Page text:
So, right away for assessment, understanding and matching: the level of radiation that is considered safe is up to 0.5 µSv per hour. Above is considered as dangerous. Up to 0.2 µSv per hour – this is the safest level of external exposure to the human body, it usually fits into the framework of the natural radiation background.
For clarity, we will estimate everything in micro Sievert (mSv):
safe dose – 0,0005 mSv per hour;
a safe dose for life expectancy is 100-700 mSv per life (if per hour 0.0005 mSv, then in a year it will be 4.38 mSv, for 75 years it equals 328 mSv);
fluorography, chest x-ray, dental (dental) x-ray, despite the power are very short-lived. For one session a dose of 0.15-0.4 mSv is obtained. That is not enough – one twentieth / one thirtieth of the annual norm. That is why it is not recommended to do these procedures too often;
flight in an airplane at an altitude of 10km. within an hour – 0.005-0.020 mSv. (if about 18 days to fly continuously on an airplane – an annual dose is provided);
natural background (on average) for the year accounts for 1.5-2 mSv. For a year this is not that much but this is effect there is “always and everywhere”, and avoiding it is impossible.
That is, in everyday life, if you “collect” all the doses, both natural and “medical”, it is easy to meet the “lifetime norm”.
Now let’s provide dose limits in extreme situations with the potential consequences:
– a single dose of 200 mSv – a potentially dangerous and health-critical dose;
– a single dose of 500-1000 mSv causes a feeling of fatigue, moderate changes in the composition of the blood are observed. In the future oncological diseases occur (cancer of the blood, skin, thyroid gland, etc.);
– more than 1000 mSv (1 Sievert) – the appearance of radiation sickness is guaranteed;
– 1000-1500 mSv – pronounced somatic effects (nausea, vomiting), impaired performance, there are various forms of acute radiation sickness;
– 1500-2500 mSv – leukopenia (decrease in the number of leukocytes). In 30-50% of cases, vomiting may occur in the first day after exposure. At doses greater than 2000 mSv – a high risk of death;
– 2500-4000 mSv – radiation sickness of moderate severity occurs. In all irradiated patients, nausea and vomiting are observed on the first day after irradiation, the leukocyte count sharply decreases and subcutaneous hemorrhages appear. Such doses – cause significant, irreparable damage to health, alopecia and bleeding (leukemia). For treatment – bone marrow transplantation and maintenance in a sterile box are required;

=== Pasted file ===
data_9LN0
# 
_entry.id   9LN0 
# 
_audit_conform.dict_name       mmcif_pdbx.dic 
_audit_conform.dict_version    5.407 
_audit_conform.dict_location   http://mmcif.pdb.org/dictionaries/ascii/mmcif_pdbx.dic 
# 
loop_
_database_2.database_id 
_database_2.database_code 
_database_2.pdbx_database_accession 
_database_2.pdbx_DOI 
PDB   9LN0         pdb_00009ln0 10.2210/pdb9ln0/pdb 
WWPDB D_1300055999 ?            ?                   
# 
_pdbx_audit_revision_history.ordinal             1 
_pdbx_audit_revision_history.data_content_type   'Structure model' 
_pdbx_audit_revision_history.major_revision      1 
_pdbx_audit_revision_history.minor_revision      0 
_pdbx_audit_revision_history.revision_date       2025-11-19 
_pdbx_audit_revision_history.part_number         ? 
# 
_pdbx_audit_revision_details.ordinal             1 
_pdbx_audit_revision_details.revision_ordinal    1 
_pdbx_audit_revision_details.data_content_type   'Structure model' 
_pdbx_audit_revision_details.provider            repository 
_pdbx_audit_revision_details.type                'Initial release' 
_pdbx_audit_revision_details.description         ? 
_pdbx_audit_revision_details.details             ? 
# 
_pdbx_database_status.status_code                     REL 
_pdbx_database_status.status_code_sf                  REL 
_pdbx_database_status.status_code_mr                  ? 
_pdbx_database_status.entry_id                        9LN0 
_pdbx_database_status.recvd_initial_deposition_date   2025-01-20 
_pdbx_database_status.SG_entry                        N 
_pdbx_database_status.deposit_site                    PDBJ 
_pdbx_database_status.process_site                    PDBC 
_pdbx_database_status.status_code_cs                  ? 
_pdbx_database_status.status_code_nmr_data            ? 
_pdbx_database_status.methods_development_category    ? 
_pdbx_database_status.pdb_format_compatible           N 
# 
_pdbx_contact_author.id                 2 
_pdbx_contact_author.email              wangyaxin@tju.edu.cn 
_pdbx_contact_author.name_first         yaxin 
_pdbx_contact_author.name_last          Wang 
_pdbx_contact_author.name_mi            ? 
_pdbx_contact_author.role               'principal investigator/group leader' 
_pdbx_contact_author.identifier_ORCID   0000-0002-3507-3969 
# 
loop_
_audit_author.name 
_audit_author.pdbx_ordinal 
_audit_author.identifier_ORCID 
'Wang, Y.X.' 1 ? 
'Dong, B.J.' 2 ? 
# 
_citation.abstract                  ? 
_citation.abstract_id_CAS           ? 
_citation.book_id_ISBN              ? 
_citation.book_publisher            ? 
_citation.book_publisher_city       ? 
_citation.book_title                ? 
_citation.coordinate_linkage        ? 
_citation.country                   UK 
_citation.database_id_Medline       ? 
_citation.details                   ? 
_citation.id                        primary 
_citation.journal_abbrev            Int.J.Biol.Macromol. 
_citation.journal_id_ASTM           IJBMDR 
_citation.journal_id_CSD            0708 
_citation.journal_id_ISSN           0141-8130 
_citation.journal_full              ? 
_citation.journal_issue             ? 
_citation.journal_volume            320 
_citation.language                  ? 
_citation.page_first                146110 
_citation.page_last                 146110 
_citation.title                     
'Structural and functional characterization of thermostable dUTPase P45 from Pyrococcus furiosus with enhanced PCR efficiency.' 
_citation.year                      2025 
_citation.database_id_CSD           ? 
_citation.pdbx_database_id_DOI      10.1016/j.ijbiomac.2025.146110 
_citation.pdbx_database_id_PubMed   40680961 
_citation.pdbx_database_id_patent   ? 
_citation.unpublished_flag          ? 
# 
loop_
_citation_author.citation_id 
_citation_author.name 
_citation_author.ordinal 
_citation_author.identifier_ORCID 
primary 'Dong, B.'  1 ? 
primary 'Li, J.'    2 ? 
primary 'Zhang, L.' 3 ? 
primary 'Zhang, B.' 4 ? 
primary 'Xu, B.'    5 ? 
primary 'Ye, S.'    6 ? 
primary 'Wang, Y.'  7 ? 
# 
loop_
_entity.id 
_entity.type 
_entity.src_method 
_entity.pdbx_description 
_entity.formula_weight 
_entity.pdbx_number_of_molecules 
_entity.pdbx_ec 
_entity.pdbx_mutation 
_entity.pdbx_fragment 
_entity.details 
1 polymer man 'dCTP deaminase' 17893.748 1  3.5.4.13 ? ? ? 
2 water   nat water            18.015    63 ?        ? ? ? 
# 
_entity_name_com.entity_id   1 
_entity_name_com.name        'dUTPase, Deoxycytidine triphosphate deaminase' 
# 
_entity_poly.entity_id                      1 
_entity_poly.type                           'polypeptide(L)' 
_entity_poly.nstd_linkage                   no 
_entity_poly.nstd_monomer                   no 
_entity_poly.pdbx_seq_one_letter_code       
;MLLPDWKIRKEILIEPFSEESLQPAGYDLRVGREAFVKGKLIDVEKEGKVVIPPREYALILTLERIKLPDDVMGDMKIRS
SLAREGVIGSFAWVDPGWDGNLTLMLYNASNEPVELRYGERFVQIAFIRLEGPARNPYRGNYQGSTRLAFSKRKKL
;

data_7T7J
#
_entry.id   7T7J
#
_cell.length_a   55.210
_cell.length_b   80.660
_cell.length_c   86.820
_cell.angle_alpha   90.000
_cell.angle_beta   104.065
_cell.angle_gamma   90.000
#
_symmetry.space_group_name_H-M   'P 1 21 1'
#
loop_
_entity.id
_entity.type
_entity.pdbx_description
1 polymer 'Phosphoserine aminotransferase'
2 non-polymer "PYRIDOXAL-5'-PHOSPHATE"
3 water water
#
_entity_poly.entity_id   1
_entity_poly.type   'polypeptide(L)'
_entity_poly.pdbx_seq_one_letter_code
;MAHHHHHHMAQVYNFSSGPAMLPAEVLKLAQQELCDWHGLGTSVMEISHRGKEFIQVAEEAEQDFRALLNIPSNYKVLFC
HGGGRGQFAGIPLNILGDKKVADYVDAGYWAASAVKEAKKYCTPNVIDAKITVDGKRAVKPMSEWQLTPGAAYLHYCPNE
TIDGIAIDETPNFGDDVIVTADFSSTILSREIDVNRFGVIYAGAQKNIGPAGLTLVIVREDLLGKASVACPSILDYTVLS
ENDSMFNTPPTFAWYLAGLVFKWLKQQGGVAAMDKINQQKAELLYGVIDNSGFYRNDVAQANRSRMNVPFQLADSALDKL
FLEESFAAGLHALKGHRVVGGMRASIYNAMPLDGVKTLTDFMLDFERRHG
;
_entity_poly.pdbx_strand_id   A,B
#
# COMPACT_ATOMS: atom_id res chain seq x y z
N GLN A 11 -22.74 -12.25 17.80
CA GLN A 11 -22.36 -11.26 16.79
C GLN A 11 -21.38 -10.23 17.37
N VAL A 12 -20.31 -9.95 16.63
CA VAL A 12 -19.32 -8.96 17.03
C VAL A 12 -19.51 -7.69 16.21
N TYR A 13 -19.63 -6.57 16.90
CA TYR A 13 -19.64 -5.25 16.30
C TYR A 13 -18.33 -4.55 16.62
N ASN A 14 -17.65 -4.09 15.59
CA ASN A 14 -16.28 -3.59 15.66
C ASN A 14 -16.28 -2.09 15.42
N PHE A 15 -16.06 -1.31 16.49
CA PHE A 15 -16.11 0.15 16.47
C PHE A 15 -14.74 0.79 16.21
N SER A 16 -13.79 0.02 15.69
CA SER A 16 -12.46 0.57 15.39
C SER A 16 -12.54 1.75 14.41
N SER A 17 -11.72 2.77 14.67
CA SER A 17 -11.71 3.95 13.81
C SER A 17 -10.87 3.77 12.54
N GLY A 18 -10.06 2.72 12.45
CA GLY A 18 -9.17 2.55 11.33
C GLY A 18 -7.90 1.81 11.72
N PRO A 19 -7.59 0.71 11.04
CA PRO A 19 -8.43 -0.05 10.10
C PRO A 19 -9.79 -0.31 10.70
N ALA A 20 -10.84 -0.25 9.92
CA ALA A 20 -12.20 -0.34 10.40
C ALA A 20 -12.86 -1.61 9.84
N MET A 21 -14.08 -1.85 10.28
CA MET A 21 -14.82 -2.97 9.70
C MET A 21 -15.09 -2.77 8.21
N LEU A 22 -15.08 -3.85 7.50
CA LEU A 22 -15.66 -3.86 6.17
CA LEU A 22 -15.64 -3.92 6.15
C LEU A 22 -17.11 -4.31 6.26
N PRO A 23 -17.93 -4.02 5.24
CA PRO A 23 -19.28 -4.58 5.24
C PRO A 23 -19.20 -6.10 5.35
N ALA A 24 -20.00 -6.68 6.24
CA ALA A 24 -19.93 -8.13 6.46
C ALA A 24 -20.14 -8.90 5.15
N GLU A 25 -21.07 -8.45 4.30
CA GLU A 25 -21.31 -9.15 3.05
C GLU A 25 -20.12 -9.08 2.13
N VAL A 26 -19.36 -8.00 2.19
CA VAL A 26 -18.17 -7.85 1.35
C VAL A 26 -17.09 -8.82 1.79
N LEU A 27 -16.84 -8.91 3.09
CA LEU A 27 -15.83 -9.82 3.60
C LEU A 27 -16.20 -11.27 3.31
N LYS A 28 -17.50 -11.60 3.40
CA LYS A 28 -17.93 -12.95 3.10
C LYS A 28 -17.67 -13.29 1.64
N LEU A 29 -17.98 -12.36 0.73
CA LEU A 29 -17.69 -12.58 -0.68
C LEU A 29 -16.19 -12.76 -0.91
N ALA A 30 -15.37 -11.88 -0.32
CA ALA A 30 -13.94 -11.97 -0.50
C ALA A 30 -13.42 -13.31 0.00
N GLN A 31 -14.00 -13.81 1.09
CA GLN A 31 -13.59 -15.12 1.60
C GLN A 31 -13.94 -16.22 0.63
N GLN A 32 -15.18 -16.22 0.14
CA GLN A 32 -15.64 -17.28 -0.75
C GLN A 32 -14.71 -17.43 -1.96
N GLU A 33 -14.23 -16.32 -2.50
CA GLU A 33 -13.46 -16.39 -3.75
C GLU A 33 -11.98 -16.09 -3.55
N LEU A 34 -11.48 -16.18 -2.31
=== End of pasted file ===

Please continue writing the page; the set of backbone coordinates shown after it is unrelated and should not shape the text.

– 4000-7000 mSv – a severe form of radiation sickness develops and a high probability of mortality.
– over 7000 mSv is an extremely severe form of acute radiation sickness. White blood cells completely disappear in the blood. Multiple subcutaneous hemorrhages appear. Mortality is of 100%. The cause of death is most often infectious diseases and hemorrhages;
– 10000 mSv (10 Sievert) – death within 2-3 weeks;
– 15000 mSv – 1 – 5 days before the inevitable death.

In what cases can such radiation levels be obtained?

Only in extreme situations (nuclear explosion, accident at a nuclear power plant, close interaction with radioactive substances). For example recent researches by scientists have determined what dose people received in Hiroshima in the area of the explosion (a ball burst in the air) – about 9,500 mSv (9.5 Sievert). After the explosion at a nuclear power plant in Fukushima at a distance of 20km. radiation was about 0.161 mSv (almost 1000 times higher than normal).
During the explosion in Chernobyl (Ukraine, 1986 year) near the station, the radiation power reached several thousand mSv per hour. About 400 times more radioactive substances were thrown out than during the explosion of the atomic bomb “Little boy”, which destroyed Hiroshima. Today in Pripyat city the radioactive background exceeds the norm and for permanent residence it will be impossible for more than 20,000 years (contamination with radioactive releases with a long half-life)!
How to protect yourself?
There are three main protection techniques: time protection, distance protection, and shielding. That is, the less you are in the radiation area and the further you are from the radiation source, the lower the radiation dose. In any case, in order to understand the situation and the degree of its seriousness, it is necessary to know the numerical indicators of radiation at the location and to record (the sum) of that dose obtained in proportion to the time of existing there. The Personal dosimeters device can help you out with that.
Practical advice, techniques for preventing radiation doses above the normative are discussed in the following articles (blogs).